Wednesday, April 11, 2007


- Research project to focus on Xanthus’ novel class of FLT3 inhibitors for autoimmune diseases - CAMBRIDGE, Mass., April 11, 2007 - Xanthus Pharmaceuticals, Inc. today announced that the company has acquired an exclusive worldwide license to a patent estate from Johns Hopkins University for treating immune-related disorders by inhibiting the FLT3 tyrosine kinase. FLT3 is highly expressed on dendritic cells, which are responsible for the stimulation of T cells. In preclinical studies conducted by Johns Hopkins researchers, FLT3 signaling modulated autoimmune responses, suggesting that inhibition of the FLT3 pathway may reverse the course and severity of autoimmune disease. Xanthus and Johns Hopkins have also initiated a research project to assess novel compounds for FLT3 inhibitory activity and the downstream pathways relevant to a range of autoimmune diseases. The research program will focus on a new class of compounds being developed by Xanthus,
imidazoacridinones, which includes Symadex™. Symadex™ is currently in Phase 2 clinical trials in oncology and Xanthus is exploring its use for the treatment of a number of autoimmune diseases where early preclinical studies have shown encouraging signs of activity.

“The group at Johns Hopkins is comprised of world-class leaders in the FLT3 field, including Drs. Katharine Whartenby and Donald Small, who discovered the role of FLT3 inhibitors in autoimmune disorders. This license deal and research project are important steps for Xanthus as we build upon our early findings that Symadex™ and our other imidazoacridinones have the potential to be developed into an important new class of autoimmune therapies,” said Michael A. Boss, Ph.D., Xanthus’ Chief Business Officer.

“Inhibiting dendritic cells by first blocking FLT3 would represent a novel way of treating immune-related disorders by stopping unwanted activity at its point of initiation. If successful, this approach would be a significant therapeutic improvement because it appears to leave the normal immune response intact,” said Alfred M. Ajami, Ph.D., Xanthus’ Chief Scientific Officer.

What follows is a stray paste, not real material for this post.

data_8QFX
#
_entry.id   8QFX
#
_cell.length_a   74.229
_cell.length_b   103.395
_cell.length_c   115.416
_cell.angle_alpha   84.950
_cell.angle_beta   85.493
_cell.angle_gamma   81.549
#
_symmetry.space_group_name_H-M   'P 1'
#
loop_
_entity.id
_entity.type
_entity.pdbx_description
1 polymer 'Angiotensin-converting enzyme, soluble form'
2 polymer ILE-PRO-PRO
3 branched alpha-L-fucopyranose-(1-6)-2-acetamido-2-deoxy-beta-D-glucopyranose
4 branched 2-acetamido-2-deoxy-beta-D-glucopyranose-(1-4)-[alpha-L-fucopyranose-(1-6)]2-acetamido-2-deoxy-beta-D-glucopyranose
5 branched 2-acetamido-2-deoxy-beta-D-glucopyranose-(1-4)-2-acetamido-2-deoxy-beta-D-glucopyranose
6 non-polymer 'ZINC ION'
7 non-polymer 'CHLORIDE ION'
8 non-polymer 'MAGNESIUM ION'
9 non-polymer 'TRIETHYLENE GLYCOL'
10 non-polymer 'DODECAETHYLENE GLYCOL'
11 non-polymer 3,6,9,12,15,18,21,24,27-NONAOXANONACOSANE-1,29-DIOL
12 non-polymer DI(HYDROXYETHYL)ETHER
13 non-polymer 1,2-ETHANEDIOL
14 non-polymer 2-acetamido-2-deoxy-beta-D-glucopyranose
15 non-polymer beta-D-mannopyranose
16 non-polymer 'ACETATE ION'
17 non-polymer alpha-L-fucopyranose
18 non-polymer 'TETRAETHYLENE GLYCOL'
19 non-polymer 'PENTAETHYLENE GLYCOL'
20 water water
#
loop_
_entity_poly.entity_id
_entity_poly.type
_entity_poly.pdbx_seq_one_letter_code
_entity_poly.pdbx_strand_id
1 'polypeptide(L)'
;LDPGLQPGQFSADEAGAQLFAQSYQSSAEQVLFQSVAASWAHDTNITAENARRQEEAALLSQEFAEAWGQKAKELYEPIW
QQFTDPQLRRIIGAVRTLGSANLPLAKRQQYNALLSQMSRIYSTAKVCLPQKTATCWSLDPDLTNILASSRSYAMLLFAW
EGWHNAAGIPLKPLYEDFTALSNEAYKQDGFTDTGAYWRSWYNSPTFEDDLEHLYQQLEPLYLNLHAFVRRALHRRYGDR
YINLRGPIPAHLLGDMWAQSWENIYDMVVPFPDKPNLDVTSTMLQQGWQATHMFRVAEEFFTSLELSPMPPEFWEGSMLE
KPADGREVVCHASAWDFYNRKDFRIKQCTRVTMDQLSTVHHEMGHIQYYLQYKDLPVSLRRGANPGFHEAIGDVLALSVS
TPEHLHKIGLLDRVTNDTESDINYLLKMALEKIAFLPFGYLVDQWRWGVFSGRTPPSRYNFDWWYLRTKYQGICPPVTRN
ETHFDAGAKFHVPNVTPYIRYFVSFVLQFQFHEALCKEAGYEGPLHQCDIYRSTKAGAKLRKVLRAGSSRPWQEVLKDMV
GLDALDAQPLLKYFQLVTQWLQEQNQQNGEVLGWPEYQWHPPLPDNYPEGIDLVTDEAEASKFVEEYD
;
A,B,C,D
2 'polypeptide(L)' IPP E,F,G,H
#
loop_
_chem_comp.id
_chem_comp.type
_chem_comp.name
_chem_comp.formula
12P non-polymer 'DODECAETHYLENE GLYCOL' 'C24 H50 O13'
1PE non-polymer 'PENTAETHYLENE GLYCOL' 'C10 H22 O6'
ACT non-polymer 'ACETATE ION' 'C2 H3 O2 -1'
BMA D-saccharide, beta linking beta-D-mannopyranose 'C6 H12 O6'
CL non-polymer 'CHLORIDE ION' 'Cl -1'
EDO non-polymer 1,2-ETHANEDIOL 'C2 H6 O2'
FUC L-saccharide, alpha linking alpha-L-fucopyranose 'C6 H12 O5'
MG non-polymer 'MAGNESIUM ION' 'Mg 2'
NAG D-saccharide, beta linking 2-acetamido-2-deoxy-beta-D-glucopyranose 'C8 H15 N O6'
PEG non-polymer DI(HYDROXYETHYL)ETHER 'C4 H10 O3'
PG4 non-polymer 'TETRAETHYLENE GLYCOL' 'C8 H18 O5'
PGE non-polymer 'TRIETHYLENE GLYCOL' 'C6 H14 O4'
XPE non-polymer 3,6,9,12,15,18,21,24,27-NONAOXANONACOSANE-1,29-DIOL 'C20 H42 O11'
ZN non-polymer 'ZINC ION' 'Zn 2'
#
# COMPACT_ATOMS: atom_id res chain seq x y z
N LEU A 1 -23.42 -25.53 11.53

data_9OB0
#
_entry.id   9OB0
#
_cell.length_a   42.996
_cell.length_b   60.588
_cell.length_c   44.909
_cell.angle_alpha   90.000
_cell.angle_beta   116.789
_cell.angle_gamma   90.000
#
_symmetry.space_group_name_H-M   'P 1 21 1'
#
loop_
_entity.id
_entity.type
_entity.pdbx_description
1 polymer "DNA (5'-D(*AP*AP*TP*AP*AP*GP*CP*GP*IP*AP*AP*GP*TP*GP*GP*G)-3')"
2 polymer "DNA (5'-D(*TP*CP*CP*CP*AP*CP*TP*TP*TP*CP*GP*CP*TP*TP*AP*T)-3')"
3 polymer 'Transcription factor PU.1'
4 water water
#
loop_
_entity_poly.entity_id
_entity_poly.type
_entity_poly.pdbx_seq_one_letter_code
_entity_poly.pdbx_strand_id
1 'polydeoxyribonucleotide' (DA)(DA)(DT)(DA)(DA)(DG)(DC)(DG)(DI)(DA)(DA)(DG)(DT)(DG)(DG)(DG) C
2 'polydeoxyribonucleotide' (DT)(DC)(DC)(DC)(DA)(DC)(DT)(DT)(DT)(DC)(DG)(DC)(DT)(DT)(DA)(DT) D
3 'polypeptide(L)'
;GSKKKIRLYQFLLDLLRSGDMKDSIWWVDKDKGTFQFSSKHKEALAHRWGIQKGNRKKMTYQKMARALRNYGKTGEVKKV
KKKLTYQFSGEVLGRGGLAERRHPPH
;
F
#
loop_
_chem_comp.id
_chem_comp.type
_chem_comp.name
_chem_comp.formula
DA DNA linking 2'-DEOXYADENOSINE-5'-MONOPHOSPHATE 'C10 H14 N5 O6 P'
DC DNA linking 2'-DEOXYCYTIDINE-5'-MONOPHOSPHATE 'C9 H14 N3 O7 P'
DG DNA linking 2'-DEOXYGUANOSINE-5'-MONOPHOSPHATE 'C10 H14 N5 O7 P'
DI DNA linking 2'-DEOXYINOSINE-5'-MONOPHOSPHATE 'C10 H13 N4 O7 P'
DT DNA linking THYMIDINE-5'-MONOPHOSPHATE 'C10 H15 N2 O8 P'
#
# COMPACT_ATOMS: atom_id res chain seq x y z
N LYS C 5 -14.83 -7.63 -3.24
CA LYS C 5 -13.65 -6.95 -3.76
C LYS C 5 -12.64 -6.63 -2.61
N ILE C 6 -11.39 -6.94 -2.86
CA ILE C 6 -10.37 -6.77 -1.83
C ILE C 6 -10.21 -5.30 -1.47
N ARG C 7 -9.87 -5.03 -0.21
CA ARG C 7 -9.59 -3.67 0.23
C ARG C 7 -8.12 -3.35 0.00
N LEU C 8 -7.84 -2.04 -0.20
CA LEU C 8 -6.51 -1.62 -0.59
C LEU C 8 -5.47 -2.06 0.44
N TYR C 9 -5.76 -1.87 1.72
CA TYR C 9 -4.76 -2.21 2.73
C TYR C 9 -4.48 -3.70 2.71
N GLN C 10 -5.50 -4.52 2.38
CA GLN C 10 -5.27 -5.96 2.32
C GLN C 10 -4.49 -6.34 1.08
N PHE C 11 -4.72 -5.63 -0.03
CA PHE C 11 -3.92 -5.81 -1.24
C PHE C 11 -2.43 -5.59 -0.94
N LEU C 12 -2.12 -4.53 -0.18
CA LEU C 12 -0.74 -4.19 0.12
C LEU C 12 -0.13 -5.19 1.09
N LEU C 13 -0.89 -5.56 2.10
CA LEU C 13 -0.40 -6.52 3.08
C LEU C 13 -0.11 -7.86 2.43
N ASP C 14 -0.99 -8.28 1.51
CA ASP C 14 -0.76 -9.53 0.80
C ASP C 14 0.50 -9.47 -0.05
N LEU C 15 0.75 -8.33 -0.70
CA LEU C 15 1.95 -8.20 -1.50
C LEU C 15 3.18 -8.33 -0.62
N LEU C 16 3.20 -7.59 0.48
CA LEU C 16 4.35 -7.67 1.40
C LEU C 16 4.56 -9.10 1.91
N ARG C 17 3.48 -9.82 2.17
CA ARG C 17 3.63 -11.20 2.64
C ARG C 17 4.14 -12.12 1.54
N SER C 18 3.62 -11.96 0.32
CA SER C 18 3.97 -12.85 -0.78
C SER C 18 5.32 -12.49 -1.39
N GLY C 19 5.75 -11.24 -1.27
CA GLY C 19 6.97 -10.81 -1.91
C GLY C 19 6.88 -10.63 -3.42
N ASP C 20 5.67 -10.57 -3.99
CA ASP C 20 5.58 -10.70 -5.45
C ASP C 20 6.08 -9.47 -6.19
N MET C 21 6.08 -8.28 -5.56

In a prior study from the Johns Hopkins researchers (PNAS, November 15, 2005, vol. 2, no. 46, 16741- 16746), inhibition of FLT3 signaling induced dendritic cell death in mice and in human cell cultures, making the FLT3 pathway a potential target for immune modulation. Additionally, FLT3 inhibition significantly improved the course of existing disease in a mouse model of multiple sclerosis, suggesting its potential as an autoimmune disease treatment. This latter finding from John Hopkins supports similar experimental observations reported recently by Xanthus and collaborating researchers.
About Xanthus Pharmaceuticals, Inc.

Xanthus Pharmaceuticals, Inc. is developing a portfolio of novel, clinical-stage, small-molecule therapeutic candidates through a management team whose accomplished track record encompasses all aspects of drug development, from discovery through regulatory approval and commercialization.

Xanthus is applying its expertise to advance its current pipeline to address significant unmet medical needs in oncology and autoimmune diseases.

Xanthus is headquartered in Cambridge, Massachusetts with an additional facility in Montreal, Quebec.

More information is available at

This press release contains forward-looking statements concerning Xanthus that involve a number of risks and uncertainties. For this purpose, any statements contained herein that are not statements of historical fact may be deemed to be forward-looking statements. Without limiting the foregoing, the words, "believes," "anticipates," "plans," "expects," "estimates," "intends," "should," "could," "will," "may," and similar expressions are intended to identify forward-looking statements. There are a number of important factors that could cause Xanthus’ actual results to differ materially from those indicated by such forward-looking statements, including risks as to whether results obtained in early clinical studies or in preclinical studies such as the studies referred to above will be indicative of results obtained in future preclinical studies or clinical trials or warrant clinical trials; whether products based on Xanthus’ technology will advance through the clinical trial process and receive approval from the United States Food and Drug Administration or equivalent foreign regulatory agencies; whether the company will have the cash resources to develop and commercialize its products; and whether the patents and patent applications owned or licensed by Xanthus, such as the patents and patent applications licensed from Johns Hopkins University, will protect the Company’s technology and prevent others from infringing it. Xanthus disclaims any intention or obligation to update any forward-looking statements.

Kari Watson, MacDougall Biomedical Communications, Inc. – or (508) 647- 0209
Lisa Terry, Xanthus Pharmaceuticals, Inc. – or (617) 225-0522, x 105